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A ranseur was a type of polearm used across Europe up to the 15th century. It was still seen in court as a ceremonial weapon through the 17th century. Often thought to be a derivation of the earlier spetum, the head of a ranseur was composed of a spear-tip affixed with a cross hilt at its base. Often this hilt was crescent-shaped, giving it an appearance similar to that of a trident. Generally, the hilts did not have a cutting edge, unlike the double-edged partisan. Thus Ranseurs resemble a Sai mounted on a staff. Ranseurs are generally 6 feet or longer.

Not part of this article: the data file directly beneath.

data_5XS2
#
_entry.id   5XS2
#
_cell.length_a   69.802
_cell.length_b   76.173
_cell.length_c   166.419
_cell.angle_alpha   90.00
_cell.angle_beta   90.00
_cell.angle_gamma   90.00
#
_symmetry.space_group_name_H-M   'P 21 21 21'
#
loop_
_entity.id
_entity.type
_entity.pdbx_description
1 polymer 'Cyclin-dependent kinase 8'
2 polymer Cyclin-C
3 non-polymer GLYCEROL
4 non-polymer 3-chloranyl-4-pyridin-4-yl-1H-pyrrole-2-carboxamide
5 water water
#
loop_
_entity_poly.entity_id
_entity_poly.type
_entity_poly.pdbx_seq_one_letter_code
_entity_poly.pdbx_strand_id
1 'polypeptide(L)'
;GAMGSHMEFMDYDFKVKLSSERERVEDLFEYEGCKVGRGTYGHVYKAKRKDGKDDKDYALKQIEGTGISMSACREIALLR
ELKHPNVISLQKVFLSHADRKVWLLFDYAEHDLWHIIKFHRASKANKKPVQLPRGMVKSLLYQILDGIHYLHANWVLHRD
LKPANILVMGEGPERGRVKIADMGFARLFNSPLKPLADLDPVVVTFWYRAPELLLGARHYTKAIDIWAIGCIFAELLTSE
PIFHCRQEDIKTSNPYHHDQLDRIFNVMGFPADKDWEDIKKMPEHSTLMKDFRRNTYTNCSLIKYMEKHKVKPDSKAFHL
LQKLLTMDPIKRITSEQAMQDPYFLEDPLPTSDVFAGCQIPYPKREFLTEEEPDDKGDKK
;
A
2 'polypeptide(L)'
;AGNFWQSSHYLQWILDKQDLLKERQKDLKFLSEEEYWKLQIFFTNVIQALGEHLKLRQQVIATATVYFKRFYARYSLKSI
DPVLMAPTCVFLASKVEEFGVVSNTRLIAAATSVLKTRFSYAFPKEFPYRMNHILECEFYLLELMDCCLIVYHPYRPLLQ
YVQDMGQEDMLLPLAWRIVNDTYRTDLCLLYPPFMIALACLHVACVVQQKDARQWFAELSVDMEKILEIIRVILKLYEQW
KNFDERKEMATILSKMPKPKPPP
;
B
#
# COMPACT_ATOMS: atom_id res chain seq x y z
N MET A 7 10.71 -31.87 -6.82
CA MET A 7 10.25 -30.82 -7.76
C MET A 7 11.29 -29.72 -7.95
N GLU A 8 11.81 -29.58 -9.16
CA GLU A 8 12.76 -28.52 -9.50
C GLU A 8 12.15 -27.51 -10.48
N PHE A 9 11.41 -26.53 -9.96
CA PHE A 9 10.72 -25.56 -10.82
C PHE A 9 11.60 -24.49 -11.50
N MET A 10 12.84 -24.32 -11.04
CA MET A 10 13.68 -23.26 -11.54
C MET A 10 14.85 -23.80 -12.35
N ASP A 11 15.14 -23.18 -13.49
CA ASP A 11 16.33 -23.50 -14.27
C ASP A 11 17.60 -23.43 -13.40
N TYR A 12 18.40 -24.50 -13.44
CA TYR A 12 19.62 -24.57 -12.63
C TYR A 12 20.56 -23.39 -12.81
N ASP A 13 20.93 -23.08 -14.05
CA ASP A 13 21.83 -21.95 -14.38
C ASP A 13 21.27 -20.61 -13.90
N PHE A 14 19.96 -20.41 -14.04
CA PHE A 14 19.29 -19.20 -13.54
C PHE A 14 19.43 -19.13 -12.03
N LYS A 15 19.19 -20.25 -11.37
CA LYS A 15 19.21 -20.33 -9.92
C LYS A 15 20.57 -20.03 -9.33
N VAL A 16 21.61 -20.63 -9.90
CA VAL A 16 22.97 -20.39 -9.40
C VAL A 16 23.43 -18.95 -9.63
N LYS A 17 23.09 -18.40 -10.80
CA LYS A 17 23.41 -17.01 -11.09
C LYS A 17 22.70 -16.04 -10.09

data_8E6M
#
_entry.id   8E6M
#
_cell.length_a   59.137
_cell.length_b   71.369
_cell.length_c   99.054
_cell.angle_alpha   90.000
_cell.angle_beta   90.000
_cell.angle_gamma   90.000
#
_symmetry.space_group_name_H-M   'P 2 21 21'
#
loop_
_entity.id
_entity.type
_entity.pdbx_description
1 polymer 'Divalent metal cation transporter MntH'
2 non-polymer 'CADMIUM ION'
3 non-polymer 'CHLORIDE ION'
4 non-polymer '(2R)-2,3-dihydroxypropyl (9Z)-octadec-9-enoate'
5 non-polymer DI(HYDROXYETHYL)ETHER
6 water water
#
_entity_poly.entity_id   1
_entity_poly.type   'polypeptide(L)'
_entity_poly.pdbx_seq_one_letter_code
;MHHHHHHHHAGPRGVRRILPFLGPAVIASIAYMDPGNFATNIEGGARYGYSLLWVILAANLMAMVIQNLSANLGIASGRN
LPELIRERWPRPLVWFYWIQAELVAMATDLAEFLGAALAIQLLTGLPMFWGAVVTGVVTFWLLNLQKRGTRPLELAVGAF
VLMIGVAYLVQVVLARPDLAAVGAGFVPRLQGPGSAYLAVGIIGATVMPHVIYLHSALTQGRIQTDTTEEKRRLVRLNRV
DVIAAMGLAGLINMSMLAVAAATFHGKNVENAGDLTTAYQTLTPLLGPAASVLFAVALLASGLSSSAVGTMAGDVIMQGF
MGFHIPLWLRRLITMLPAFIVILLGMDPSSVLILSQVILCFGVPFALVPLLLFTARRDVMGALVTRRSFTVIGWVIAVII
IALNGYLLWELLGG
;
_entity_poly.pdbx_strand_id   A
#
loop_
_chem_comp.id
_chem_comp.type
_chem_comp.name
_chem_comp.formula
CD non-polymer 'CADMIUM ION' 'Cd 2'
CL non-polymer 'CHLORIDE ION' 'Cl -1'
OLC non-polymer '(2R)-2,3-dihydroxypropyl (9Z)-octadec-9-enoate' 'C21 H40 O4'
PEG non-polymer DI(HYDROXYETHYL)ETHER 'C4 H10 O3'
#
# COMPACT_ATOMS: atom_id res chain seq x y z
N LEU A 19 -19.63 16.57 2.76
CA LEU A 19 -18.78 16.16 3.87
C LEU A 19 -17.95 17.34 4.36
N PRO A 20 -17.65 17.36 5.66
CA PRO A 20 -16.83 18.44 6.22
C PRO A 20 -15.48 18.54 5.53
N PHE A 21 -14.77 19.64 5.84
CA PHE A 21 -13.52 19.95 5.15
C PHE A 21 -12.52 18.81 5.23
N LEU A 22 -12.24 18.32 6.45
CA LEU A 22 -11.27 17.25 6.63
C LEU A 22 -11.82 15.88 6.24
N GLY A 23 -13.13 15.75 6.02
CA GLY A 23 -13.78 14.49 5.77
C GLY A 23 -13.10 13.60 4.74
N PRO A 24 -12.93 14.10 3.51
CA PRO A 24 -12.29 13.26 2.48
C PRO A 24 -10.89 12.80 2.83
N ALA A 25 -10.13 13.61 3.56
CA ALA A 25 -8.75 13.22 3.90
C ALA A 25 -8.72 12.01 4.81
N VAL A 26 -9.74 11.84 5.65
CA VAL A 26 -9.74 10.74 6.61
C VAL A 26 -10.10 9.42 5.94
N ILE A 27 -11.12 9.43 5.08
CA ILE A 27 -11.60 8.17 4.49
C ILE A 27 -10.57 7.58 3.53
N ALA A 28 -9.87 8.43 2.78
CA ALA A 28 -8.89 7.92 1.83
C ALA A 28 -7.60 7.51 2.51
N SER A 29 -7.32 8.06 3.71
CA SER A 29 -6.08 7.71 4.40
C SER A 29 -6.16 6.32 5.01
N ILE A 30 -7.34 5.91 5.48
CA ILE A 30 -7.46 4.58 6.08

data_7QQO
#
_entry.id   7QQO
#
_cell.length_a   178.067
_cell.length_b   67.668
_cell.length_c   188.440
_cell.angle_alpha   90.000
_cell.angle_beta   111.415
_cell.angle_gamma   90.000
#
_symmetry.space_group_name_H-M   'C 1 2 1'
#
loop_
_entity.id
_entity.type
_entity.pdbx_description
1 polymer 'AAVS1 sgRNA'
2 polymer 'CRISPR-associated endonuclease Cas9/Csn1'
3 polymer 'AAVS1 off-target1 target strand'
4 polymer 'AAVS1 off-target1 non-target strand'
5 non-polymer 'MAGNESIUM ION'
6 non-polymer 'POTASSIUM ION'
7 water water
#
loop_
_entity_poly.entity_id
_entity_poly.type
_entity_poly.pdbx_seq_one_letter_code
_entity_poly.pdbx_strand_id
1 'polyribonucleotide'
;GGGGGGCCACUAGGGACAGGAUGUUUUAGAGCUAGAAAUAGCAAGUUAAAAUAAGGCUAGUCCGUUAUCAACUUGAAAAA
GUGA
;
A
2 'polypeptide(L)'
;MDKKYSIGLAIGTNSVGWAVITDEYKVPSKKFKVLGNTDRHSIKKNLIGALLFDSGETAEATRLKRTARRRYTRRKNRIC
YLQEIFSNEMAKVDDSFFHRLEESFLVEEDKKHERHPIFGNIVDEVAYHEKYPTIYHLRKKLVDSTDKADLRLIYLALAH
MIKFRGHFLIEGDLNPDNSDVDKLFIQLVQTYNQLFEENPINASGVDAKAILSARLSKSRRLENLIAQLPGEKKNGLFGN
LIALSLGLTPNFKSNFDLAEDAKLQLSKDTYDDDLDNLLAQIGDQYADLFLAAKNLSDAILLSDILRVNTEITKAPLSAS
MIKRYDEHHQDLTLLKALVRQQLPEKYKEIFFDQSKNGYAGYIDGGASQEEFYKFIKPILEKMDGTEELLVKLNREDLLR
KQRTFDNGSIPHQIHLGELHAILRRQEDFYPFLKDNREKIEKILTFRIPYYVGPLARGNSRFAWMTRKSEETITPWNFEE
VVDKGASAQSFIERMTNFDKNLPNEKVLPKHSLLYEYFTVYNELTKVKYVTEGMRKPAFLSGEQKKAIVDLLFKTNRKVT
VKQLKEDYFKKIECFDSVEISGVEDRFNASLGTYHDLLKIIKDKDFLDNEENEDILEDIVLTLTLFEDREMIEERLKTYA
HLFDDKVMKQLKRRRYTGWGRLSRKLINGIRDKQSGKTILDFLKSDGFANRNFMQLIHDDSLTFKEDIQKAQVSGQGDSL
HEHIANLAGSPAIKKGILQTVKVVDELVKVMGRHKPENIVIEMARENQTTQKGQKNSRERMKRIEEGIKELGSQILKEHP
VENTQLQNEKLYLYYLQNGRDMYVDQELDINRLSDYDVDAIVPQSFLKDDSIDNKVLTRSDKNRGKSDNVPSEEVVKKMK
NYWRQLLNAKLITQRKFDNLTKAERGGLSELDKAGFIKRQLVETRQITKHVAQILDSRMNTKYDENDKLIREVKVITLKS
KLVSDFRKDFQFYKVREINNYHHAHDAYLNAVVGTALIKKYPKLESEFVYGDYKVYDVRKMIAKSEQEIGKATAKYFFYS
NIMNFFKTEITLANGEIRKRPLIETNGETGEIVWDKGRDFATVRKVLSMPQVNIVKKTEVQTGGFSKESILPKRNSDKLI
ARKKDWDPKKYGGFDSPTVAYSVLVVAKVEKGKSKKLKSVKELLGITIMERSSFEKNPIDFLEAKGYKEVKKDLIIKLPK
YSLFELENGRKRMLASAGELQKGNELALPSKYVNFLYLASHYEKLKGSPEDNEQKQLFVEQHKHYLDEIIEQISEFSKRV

The spearing function of the ranseur is apparent but not always effective against armor of great protection, and the deflection includes the trapping of opponent weapons in the space below the main blade, where a twist of the shaft would apply pressure from it or the secondary projections to either break the caught weapon or disarm its wielder. Additionally, the side projections provide both a means of holding an opponent at long range and of pulling mounted opponents from the saddle.